Twice a week I remove about 20% of the aquarium water, which is about 10-gallons of the 55-gallons of water in this aquarium. This is called doing a Partial Water Change and is very beneficial. I remove the water with a Python Products siphon, which is very effective at removing the fish waste that is mixed with the gravel. The gravel and fish waste are sucked up by the Python Products siphon, but the gravel eventually drops out of the siphon, staying in the aquarium, while the fish waste is removed.
Next I add to the aquarium water a high quality water condition to neutralize the chloramines in 10-gallons of fresh tap water, coming from the faucet. Then reverse the flow in the Python to refill the aquarium. This whole procedure takes just a few minutes. It removes lots of waste from the aquarium and greatly increases the quality of the aquarium's water.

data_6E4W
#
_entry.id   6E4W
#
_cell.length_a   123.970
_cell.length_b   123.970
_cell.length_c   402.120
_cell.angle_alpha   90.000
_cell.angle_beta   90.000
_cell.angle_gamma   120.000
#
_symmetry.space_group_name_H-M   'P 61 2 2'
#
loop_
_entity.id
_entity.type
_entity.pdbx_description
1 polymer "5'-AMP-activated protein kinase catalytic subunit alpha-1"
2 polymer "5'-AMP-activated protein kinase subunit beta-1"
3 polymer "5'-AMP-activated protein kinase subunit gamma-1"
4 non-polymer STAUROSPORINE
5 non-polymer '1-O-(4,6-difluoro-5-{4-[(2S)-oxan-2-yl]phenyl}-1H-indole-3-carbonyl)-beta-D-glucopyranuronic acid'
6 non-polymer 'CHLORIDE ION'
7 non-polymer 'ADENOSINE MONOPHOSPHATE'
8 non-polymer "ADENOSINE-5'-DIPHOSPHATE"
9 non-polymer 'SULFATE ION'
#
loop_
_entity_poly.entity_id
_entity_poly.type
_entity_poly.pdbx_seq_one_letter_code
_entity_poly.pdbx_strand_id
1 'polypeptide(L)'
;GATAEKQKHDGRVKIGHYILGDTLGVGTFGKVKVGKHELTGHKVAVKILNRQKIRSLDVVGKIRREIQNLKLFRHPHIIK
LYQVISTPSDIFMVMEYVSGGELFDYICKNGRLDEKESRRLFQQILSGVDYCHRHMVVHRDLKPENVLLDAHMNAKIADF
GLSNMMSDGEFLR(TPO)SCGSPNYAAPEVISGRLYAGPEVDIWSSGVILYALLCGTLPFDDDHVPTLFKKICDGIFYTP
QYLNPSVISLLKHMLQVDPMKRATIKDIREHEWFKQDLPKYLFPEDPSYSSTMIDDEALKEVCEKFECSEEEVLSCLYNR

In any case, this aquarium with the Bio-Wheel filter, the premium food, and the 10000K lighting, is very easy to care for. The maintenance takes so little time that it's really like magic.
But everything has not gone well in this aquarium.
There have been some problems. The Mbunas all seem to be species that grow large. There are other species of Mbunas that are smaller and are often called Dwarf Mbunas, such as the Lemon Yellow Labidochromis. These Dwarf Mbunas will usually do very well in a 55-gallon aquarium like mine, but the bigger species like the ones I have now in this aquarium will not do well.
I knew these large Mbuna species wouldn't do well in this aquarium and have often given advice to other aquarists to keep large Mbuna species in a group with at least 15-Mbunas in an aquarium with at least 75-gallons of water, but I ignored my own good advice, and that has caused problems.